Alejandro Jodorowsky sees filmmaking as an art, not a business. He expands on this in the very title of his latest film: Psychomagic, A Healing Art. The film is a personal documentation of Jodorowsky’s theory of trauma therapy, called Psychomagic, in action. We can trust Jodorowsky when he calls action, though beware when he calls cut as his wife, artist Pascale Montandon, who has been his cinematographer on all his films, may keep the cameras rolling. Performance art is an effective placebo to confront psychic suffering and film does it in real time, breaking the wall between reality and performance. Those are real tears on the screen.
A son of Russian-Jewish immigrants, the “father of the midnight movie” was born in 1929 in Chile. His father was a staunch Stalinist who ran a dry-goods store called Casa Ukrania. His mother made him wear his hair long as part of a grieving process for her own father. Jodorowsky found his first therapeutic art in the surrealism of the theater, where he alternated between mainstream and underground works and mimed with Marcel Marceau. Jodorowsky’s first film was the 1957 short La Cravate (The Severed Heads). His 1967 film, Fando and Lis, adapted from a work by Spanish playwright Fernando Arrabal, was banned in Mexico after starting a riot at the 1968 Acapulco Film Festival.
Jodorowsky’s breakthrough came when his spiritually-inflected surrealist western movie El Topo began its midnight run at the Elgin Cinema in Manhattan’s Chelsea section on Dec. 18, 1970. John Lennon saw it several times there. But instead of jumping on stage like it was The Rocky Horror Show, he persuaded his manager, Allen Klein, to jump on the distribution rights. Lennon also funded Jodorowsky’s next work, Holy Mountain. “Maybe I am a prophet,” Jodorowsky said in 1973, the year it came out. “I really hope one day there will come Confucius, Muhammad, Buddha, and Christ to see me. And we will sit at a table, taking tea and eating some brownies.”
Jodorowsky is also known as the filmmaker behind one of the greatest films never made, his mid-70s adaptation of Frank Herbert’s 1965 science fiction novel Dune. His script, notes, storyboards, and concept art all made it to major film studios and influenced the works of Star Wars, Flash Gordon, the Terminator series, and The Fifth Element. The film’s entire production team, which Jodorowsky put together and included Swiss surrealist H. R. Giger, collaborated on Ridley Scott’s 1979 film Alien.
Jodorowsky, and occasionally his wife and collaborator Pascale Montandon, spoke with Den of Geek about the business of mainstream movies, social ills in need of Psychomagic therapy, and the healing power of taboo.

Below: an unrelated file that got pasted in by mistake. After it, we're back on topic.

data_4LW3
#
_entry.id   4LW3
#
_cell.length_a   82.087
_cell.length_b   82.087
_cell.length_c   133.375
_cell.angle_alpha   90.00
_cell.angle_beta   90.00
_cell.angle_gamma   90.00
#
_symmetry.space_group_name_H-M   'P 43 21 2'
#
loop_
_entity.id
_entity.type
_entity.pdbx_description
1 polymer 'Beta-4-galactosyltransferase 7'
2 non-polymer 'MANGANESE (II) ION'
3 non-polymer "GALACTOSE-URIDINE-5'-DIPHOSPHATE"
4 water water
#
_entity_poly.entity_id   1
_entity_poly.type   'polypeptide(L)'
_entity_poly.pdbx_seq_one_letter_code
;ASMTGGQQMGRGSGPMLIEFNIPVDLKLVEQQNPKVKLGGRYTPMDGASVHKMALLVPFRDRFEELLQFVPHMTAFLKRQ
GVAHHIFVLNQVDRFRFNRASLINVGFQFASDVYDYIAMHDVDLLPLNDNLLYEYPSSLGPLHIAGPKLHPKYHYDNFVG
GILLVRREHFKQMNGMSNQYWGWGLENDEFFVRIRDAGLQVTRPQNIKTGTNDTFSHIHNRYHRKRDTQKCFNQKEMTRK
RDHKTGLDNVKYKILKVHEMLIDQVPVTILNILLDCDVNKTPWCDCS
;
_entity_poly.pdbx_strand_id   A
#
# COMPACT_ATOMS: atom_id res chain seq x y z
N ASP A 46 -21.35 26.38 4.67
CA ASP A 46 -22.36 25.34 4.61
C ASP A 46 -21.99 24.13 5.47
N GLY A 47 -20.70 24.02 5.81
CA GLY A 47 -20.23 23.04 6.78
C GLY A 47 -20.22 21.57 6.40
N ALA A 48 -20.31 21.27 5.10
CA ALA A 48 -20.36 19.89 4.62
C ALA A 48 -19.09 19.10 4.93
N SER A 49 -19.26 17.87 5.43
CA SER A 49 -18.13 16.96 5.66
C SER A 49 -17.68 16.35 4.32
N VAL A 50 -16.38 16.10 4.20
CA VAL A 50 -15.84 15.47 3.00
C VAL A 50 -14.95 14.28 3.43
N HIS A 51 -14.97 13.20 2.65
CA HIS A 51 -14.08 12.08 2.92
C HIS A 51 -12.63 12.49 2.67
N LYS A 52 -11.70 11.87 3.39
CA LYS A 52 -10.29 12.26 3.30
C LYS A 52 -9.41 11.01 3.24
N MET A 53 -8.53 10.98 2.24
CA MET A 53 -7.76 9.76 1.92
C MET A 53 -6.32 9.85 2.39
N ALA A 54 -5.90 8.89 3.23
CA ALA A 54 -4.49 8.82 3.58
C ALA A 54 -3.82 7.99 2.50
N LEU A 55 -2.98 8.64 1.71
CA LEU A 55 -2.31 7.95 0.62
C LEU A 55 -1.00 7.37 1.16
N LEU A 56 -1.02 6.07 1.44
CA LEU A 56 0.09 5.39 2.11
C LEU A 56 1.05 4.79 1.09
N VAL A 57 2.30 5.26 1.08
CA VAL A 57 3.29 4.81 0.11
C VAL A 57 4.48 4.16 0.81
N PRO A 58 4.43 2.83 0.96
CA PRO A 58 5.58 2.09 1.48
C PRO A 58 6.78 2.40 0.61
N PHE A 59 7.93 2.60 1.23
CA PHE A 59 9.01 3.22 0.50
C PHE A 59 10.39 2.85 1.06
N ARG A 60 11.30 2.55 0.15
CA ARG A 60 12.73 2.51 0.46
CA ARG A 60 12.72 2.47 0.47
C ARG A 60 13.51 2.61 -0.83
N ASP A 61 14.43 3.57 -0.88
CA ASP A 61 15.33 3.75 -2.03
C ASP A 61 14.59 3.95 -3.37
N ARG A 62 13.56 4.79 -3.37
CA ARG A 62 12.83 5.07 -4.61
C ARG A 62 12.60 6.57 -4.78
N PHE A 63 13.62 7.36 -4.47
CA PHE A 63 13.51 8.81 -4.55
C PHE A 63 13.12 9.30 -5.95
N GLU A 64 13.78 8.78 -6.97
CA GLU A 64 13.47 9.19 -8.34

Den of Geek: Were you inspired by the assault on the senses of Antonin Artaud’s surrealist Theatre of Cruelty?
Alejandro Jodorowsky: When I came to Paris, I was a young person, 24 years [old]. I went in the surrealist group. I knew André Breton and all that. I was a big, big admirer of surrealism. But with the time, surrealism became something a little bit bourgeois, a little political. It was not what I was expecting, and I made a movement I call a Panic movement in order to express ourselves artistically as a young person.
For my Psychomagic, maybe I have the experience I did in the time of surrealism. It’s possible, because surrealism broke with the logic, with the intellect, into the expression of the unconscious, and that is Psychomagic. Psychomagic is not a logical language, it’s to speak the language of the unconscious.
When you use the tarot, do you see cartomancy as an art or a science?
We need to be careful about the tarot because the tarot is not to read the future. This is not the real meaning of the tarot. And it’s an art, but it’s a kind of sacred art. The tarot is an anonymous art. It’s kind of like a human being, because I will not say their card is paper, it is drawings. You need to memorize all the cards. It will take some years to do that, in order to bring these cards into your unconscious. And when you do that, the tarot starts to speak.
In the “Getting Out of the Closet” sequence, the cutting off of the clothes was very reminiscent of Yoko Ono’s early performance work. Was that an homage?
Well, you need to know who made this first. I did it a [long] time ago. But maybe it’s a causality. I didn’t know that about Yoko Ono. I did it as a creation of me. [In the film Psychomagic, the characters want] to destroy the image, the self-image, of this person, because they share the costume and then they take the old costume, when they were hiding, his homosexuality was hiding, and then they cut all the costume to show themselves as they are.
I know that Yoko and John Lennon were fans of your works. Did you and John Lennon connect on an artistic level?